Gaia’s dream


The world turned out of summer, and the land cooled. Leaves turned brown, and berries ripened.

High on the sacred peak of Mount Olympus, Gaia slept, and as she slept, she dreamed. She dreamed of small things – puppies, kittens, baby seals with big brown eyes. She dreamed of seedlings, pushing through the soil, green leaves opening in spring sunshine. She dreamed of eggs cracking, of baby birds in soft-lined nests. She dreamed of babies, mouths pursed and suckling, latching on to her great, bountiful breasts.

Far below the mountain top, two priestesses knelt before the sacred well.

“Milk again” one of them remarked. “And winter hasn’t even started yet. Spring is months away. Someone needs to wake her up.”


For Sue Vincent’s #writephoto challenge. 


Excerpt from “With trolls through the mountains” by Lady Emmeline Graham-Jones.

We had followed the two trolls for several days. It was hard work – resting by day, tracking by night, following them mainly by the noise they made as they pushed through the forest. The native guides were unhappy about the whole thing. They don’t follow trolls, they told us. Trolls can be dangerous and unpredictable.

I have heard this so many times. In fact, there are hardly any reported cases of unprovoked attacks by trolls, either in central Europe or in Scandinavia. They have been known to crush unwary sleepers, but there is no evidence that this behaviour was deliberate.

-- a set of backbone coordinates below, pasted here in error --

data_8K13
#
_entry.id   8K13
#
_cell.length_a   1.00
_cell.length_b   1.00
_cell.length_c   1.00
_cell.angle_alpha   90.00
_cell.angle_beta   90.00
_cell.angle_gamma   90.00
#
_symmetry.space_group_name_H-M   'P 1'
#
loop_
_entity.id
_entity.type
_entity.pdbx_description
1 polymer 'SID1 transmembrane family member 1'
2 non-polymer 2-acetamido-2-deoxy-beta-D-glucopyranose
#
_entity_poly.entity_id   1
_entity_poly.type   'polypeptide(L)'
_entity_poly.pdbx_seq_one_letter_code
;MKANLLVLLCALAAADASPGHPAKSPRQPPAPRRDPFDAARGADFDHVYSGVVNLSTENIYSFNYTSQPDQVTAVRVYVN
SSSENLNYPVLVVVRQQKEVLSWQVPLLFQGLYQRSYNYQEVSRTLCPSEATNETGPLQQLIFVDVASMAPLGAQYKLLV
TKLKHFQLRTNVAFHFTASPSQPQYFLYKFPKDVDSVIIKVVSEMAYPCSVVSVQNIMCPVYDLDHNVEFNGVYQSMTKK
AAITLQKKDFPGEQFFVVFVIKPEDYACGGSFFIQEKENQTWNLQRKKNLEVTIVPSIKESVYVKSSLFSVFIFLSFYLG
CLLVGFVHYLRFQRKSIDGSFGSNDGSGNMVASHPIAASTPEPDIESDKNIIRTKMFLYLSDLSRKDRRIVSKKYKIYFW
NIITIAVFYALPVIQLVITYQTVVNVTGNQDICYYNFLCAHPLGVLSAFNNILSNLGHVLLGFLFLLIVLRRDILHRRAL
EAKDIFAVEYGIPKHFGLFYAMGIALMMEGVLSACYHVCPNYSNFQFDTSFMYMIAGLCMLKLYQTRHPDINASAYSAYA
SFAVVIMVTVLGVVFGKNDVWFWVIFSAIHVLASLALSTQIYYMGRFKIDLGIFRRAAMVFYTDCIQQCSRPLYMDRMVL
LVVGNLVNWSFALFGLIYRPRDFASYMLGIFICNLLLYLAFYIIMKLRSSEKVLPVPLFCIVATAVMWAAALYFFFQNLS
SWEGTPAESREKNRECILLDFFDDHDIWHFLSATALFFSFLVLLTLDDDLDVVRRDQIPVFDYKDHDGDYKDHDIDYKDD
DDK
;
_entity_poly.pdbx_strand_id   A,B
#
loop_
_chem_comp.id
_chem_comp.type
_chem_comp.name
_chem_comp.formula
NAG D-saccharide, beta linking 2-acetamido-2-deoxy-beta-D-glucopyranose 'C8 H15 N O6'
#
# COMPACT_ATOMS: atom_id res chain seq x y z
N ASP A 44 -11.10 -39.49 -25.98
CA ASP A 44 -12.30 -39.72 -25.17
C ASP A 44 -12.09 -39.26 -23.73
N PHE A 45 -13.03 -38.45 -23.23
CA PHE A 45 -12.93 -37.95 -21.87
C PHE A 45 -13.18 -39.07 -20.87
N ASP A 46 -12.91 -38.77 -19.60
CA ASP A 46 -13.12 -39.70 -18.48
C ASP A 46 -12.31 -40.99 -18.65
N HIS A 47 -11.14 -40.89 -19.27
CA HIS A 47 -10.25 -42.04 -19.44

These trolls were a pair, but they were long past breeding. They moved slowly, and were relatively easy to follow, as they left a swathe of flattened vegetation behind them.

I believe I am one of very few field researchers who can say they witnessed what came next. As the sky lightened above the forest canopy, the trolls embraced, and then settled down to wait for sunrise. From my hiding place amongst the tightly woven bushes, I watched the petrification spread across their skin as the sunlight moved over them.

We set up camp quite close to them, and I was able to examine them. I could see the vague outlines of the larger troll’s facial features. Was this the male? The female had curled herself next to him. You could imagine he was standing guard over her sleeping form.

That evening we broke camp, and waited for the sun to set. Night fell, but the trolls didn’t move. We waited quite some time – two hours by my chronometer – and eventually I approached their sleeping forms. By torchlight they appeared to be still in a state of petrification. Eventually, I reached out and touched the surface of the female(?) troll. Stone. The process of petrification had not been reversed by darkness.

I believe that I was priveleged to see the last sentient moments of an aging troll pair. That they chose to enter a state of petrification side by side is not in doubt. This is one of the strongest arguments I can find to justify the description of the troll as a sentient, feeling being, not unlike ourselves.